A: That’s clearly one of the biggest factors, which is uncertain at this point in time. Our forecast for CPI [consumer price index-based inflation in FY23] is 5.4 per cent. It is largely a given that [prices of] commodities like crude oil will remain high. We see that continuing for some time with the current geopolitical crisis and lockdowns in China. We need to monitor what happens to capacities on the metal side and on some of the agri-commodities [side], especially edible oils, wheat and maize, which are coming from the Russia-Ukraine belt. I think we will see some impact on account of that on commodities and energy, which has a bearing on India, because we are a large importer of crude oil. Our crude basket is higher than what we had forecast. I think that should have a play on inflation. Most companies are already passing inflation [on to consumers]... which means retail inflation will go up. I think we are fortunate that food inflation has been managed well in the country as compared to the global market. I think agriculture as a sector has done well, and that helped us manage the inflation well. Historically, in the years when crude prices were above $100 a barrel, you would typically see inflation in double digits. I think because of food inflation being managed, we are seeing retail inflation somewhere in the 5-6 per cent range. That is a risk, and it is an important monitorable. We will, of course, see interest rates rise, possibly having an impact. There will be an impact on the demand side as well.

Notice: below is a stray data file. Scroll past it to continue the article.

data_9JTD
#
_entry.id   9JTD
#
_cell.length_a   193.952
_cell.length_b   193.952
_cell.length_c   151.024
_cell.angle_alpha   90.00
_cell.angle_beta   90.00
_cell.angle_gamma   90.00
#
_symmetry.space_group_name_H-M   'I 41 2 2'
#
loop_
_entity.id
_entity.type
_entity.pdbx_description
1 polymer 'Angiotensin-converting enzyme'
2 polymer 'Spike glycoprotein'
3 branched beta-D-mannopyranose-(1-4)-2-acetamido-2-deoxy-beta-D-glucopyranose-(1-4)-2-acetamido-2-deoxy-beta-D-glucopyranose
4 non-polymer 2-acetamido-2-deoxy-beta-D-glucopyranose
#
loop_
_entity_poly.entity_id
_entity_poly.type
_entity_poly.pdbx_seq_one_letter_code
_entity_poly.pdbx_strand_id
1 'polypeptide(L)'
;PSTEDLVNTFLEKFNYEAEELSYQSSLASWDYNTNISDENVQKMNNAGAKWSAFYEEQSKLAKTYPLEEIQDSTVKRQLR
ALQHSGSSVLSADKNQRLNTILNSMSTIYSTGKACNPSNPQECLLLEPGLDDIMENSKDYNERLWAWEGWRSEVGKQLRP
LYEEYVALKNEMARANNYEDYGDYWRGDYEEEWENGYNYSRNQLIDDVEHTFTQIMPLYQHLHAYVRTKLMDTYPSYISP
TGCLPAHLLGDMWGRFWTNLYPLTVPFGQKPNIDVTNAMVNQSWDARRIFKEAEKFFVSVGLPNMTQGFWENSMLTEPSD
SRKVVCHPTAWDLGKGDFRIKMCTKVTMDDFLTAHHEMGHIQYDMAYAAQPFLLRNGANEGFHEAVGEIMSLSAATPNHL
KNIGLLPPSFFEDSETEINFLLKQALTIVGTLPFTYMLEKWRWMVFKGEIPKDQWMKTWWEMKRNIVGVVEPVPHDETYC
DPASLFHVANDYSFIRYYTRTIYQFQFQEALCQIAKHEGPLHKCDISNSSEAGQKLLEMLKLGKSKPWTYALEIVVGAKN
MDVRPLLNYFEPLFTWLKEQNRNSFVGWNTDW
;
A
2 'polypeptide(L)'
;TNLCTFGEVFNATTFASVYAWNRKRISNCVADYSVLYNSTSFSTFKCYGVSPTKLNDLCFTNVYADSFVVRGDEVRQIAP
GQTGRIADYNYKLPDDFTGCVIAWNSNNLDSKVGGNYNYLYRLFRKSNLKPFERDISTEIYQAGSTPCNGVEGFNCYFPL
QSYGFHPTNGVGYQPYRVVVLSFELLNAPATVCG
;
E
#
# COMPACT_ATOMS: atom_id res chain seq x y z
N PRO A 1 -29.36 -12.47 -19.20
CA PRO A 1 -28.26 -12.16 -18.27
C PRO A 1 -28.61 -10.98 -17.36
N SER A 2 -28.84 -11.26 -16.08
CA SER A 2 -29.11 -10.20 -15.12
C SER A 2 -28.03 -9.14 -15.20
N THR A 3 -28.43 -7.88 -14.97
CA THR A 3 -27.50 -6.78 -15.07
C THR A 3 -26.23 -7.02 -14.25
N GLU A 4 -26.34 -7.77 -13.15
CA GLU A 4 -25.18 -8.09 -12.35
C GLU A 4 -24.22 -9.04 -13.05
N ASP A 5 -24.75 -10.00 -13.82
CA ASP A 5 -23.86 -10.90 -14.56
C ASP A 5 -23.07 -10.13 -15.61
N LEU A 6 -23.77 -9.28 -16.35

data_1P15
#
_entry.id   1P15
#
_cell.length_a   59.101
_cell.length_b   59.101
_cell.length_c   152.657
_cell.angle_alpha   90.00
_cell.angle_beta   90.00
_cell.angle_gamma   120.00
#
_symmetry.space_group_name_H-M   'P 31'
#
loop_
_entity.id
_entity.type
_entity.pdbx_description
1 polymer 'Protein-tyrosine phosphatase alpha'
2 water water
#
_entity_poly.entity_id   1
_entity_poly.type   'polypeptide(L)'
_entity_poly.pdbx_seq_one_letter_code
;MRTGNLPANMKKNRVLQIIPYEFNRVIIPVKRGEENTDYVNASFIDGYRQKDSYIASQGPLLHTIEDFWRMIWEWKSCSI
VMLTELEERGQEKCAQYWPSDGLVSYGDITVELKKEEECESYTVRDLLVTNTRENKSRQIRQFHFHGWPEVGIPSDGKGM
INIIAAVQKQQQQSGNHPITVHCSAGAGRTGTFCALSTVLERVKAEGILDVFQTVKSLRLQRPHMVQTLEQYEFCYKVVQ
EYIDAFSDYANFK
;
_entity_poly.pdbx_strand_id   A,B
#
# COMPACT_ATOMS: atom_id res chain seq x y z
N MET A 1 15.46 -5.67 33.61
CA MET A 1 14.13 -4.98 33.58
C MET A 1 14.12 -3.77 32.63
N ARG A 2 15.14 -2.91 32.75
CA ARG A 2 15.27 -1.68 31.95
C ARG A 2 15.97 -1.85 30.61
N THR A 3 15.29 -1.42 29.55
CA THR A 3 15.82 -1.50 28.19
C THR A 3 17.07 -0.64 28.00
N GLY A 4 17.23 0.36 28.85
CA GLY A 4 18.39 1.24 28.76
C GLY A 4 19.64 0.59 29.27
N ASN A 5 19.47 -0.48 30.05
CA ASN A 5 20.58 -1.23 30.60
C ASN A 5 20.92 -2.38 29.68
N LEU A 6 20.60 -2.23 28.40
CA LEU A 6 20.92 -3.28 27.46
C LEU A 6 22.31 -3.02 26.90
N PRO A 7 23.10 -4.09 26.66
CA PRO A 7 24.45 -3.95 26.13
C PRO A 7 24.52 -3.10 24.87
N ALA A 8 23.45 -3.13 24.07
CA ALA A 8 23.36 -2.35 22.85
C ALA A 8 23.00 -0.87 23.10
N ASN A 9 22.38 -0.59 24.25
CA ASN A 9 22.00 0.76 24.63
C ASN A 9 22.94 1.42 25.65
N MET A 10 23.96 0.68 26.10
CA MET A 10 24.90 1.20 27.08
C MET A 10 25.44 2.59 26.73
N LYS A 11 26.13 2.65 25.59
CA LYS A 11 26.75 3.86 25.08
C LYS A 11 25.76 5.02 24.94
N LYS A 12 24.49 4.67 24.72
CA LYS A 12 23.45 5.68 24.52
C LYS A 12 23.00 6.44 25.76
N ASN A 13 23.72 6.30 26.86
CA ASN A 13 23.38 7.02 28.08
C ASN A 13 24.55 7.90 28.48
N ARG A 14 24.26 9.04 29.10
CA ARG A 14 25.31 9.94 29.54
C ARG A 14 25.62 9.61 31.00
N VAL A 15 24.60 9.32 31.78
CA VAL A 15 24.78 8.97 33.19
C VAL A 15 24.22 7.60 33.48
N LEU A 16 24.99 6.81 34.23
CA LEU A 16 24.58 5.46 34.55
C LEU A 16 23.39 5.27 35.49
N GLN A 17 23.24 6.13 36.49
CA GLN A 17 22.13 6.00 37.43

Q: What are your takeaways from the kind of business confidence that you see at this point because of the geopolitical conditions?
A: I would say that the last two years have been quite unpredictable. Every time you feel that things are going to improve, you get hit with something or the other. We have already seen three Covid-19 waves. And then, as we were expecting things to stabilise after the third wave, we saw the geopolitical crisis coming in. From a demand perspective, urban households have been doing well. We did a survey of the salaries of large companies… [and] saw an increase in the payout. If you look at large IT companies, service exports have done well. The pandemic has had less of an impact on urban households than it has had on rural households. In the rural areas, the self-employed, contact-based industries, SMEs, etc., have seen destruction of demand. It has taken them time to come back. Government schemes like the Emergency Credit Line Guarantee Scheme (ECLGS) have helped. We are seeing a revival in contact-based industries. It should augur well if people start travelling.
Q: What is the feeling in corner rooms?
A: We have seen a lot of deleveraging at the larger corporations. If you just look at the credit ratio that we released recently, we were above five, which means your upgrade-to-downgrade ratio is skewed towards upgrades versus downgrades. There are multiple reasons for that. Demand is coming back post the pandemic. The deleveraging of balance sheets has improved. It augurs well for companies to be able to set themselves up for better credit growth and drive investments. Large corporations are in a good place to take advantage of the economy opening up, whereas the SMEs and the self-employed will take some more time to recover.
Q: There is a lot of talk about the lack of private capex in the economy. What is holding private capital expenditure back?